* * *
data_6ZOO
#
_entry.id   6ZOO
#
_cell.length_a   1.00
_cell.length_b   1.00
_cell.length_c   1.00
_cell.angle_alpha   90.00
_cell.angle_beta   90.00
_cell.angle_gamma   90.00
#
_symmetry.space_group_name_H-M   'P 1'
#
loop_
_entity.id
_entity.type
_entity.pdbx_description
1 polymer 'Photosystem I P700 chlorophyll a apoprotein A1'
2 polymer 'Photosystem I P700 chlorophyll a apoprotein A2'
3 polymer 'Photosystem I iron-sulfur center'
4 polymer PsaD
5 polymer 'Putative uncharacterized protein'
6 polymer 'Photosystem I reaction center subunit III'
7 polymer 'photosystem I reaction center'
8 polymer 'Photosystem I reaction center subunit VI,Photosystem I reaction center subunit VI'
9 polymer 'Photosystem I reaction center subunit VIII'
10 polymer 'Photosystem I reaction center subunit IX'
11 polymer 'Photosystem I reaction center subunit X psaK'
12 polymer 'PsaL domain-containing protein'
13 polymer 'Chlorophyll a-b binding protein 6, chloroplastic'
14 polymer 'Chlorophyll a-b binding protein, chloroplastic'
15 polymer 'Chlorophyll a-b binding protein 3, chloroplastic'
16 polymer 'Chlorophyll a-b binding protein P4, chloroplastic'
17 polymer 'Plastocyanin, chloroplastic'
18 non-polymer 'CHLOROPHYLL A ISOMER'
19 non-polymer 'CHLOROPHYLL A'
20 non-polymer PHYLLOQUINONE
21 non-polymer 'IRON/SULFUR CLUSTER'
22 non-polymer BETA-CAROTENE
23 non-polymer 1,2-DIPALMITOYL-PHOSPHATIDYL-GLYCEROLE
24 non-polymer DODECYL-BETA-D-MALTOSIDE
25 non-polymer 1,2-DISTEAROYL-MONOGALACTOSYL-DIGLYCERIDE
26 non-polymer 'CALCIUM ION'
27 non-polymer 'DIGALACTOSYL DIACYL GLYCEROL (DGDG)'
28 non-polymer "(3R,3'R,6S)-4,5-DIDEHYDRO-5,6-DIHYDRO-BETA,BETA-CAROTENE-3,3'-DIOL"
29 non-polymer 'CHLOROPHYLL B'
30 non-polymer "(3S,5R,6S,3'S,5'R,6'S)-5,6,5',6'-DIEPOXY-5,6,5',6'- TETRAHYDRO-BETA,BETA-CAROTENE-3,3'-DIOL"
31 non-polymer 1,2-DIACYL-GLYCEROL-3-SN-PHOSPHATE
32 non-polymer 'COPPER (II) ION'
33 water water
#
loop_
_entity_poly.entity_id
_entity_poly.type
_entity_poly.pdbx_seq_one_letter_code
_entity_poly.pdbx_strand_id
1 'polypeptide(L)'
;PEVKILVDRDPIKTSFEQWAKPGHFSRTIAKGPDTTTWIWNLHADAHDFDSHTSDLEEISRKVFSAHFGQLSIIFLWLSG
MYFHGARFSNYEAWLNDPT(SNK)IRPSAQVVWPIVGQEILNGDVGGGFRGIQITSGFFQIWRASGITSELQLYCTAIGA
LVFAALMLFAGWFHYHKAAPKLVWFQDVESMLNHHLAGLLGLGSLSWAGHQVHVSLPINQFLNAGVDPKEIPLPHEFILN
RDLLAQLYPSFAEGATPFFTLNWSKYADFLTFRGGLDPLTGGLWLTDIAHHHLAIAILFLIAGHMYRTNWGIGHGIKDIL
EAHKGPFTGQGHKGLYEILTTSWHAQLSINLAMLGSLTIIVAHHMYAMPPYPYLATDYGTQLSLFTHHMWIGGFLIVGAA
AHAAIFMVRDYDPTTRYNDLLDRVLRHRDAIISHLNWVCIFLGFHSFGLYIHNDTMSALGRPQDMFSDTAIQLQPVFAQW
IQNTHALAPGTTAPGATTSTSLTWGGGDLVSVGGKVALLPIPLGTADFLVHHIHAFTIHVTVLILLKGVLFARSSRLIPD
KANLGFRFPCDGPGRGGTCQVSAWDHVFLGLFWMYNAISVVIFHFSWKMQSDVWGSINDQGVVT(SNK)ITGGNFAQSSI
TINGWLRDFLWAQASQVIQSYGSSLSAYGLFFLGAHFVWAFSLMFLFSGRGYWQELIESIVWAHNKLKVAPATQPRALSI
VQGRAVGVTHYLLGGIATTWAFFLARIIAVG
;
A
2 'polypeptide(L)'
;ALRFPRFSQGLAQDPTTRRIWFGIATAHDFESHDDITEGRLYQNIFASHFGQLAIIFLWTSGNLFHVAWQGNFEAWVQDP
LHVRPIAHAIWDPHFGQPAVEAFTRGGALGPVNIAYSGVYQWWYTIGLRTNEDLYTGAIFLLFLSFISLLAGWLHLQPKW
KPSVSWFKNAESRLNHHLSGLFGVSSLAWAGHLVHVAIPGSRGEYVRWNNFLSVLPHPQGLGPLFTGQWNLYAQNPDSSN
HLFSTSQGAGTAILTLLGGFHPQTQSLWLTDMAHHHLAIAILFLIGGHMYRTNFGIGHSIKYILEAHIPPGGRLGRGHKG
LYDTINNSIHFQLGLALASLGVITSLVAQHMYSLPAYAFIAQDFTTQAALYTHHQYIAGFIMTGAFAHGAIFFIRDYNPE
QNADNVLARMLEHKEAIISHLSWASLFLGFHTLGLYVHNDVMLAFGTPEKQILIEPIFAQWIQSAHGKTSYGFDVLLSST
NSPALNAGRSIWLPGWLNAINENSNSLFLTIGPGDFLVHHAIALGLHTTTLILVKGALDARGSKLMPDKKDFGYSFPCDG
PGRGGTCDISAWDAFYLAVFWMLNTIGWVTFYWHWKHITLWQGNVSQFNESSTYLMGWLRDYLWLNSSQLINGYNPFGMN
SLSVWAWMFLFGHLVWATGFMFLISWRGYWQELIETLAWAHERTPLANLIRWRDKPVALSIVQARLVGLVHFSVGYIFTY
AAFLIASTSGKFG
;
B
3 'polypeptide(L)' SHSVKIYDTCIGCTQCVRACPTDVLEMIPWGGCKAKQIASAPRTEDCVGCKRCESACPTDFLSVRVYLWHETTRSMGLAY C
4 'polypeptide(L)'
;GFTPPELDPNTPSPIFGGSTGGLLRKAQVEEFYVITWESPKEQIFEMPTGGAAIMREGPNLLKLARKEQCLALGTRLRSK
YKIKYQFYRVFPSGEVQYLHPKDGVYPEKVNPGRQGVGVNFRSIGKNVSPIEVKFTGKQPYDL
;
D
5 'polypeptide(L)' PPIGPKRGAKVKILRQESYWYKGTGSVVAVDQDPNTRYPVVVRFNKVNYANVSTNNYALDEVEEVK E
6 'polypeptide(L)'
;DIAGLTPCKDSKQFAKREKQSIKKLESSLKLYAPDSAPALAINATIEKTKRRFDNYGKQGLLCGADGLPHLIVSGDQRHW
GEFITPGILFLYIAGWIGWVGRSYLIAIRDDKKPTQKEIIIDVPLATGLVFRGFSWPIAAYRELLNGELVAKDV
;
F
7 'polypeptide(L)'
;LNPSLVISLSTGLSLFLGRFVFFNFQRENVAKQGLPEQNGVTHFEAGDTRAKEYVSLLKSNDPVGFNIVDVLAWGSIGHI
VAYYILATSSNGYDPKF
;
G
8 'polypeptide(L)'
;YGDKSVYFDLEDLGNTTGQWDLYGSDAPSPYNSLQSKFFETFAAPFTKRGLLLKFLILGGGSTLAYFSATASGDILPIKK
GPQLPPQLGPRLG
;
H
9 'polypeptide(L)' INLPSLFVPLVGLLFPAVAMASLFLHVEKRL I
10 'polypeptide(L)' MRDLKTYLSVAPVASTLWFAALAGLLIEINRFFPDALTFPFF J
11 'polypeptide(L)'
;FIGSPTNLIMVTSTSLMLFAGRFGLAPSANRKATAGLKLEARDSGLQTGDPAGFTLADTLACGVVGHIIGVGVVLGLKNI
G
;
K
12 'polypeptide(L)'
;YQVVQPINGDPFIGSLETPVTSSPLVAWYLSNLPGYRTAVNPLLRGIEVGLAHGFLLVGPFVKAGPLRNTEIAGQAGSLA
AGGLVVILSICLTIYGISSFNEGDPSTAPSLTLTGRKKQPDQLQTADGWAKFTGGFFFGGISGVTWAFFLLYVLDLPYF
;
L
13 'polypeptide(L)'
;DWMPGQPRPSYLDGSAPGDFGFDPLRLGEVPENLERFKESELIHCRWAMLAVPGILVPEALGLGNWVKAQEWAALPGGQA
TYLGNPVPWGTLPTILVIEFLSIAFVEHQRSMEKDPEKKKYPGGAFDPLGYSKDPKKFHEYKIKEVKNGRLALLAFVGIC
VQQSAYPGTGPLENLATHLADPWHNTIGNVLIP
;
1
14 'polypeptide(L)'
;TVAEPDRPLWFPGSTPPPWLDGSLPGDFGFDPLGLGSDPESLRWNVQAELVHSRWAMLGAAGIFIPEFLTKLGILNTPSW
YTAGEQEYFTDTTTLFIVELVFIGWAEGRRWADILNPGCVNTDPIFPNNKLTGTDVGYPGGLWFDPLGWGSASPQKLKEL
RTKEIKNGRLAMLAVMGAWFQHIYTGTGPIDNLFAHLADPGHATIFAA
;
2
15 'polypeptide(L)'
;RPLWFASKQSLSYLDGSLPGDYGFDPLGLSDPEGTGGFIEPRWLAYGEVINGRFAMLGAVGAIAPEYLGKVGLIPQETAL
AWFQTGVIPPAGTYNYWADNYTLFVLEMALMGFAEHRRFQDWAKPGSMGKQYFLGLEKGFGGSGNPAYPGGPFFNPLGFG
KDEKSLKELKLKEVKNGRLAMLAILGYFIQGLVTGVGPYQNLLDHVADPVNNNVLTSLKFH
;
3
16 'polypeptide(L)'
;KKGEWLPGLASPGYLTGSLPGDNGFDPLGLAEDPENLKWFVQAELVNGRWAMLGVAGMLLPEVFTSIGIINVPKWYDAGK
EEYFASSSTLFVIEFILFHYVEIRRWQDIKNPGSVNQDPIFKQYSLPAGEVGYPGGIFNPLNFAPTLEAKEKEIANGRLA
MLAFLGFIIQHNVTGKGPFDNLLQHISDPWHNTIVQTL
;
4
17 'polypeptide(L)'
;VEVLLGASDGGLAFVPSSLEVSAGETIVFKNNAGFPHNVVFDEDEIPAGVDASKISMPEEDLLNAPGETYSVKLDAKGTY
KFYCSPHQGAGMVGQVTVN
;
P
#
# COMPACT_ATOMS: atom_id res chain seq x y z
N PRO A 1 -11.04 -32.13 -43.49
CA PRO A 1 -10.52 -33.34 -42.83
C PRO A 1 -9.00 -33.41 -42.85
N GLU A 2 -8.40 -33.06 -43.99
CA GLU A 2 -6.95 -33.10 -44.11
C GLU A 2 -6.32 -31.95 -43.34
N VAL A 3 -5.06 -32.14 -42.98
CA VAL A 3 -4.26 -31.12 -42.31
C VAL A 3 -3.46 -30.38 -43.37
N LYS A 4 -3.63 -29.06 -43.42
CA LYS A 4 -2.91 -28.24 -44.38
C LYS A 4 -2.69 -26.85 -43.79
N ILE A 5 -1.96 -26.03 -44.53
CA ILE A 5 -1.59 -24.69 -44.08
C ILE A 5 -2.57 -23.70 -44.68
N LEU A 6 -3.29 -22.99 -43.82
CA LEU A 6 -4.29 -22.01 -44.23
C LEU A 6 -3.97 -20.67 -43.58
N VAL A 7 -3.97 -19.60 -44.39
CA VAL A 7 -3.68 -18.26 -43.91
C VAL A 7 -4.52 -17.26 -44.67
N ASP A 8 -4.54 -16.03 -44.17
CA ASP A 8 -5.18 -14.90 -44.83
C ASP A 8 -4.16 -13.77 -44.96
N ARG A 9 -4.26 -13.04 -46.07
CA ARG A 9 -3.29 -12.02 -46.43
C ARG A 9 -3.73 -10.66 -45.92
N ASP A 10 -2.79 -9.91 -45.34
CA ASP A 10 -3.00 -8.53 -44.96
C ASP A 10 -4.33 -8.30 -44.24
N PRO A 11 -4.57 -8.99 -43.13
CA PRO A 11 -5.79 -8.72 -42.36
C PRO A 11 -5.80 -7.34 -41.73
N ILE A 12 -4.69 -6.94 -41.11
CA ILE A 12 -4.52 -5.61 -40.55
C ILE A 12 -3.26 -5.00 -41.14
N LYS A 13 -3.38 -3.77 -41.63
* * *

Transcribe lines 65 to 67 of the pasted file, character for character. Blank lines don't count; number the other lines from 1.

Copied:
KANLGFRFPCDGPGRGGTCQVSAWDHVFLGLFWMYNAISVVIFHFSWKMQSDVWGSINDQGVVT(SNK)ITGGNFAQSSI
TINGWLRDFLWAQASQVIQSYGSSLSAYGLFFLGAHFVWAFSLMFLFSGRGYWQELIESIVWAHNKLKVAPATQPRALSI
VQGRAVGVTHYLLGGIATTWAFFLARIIAVG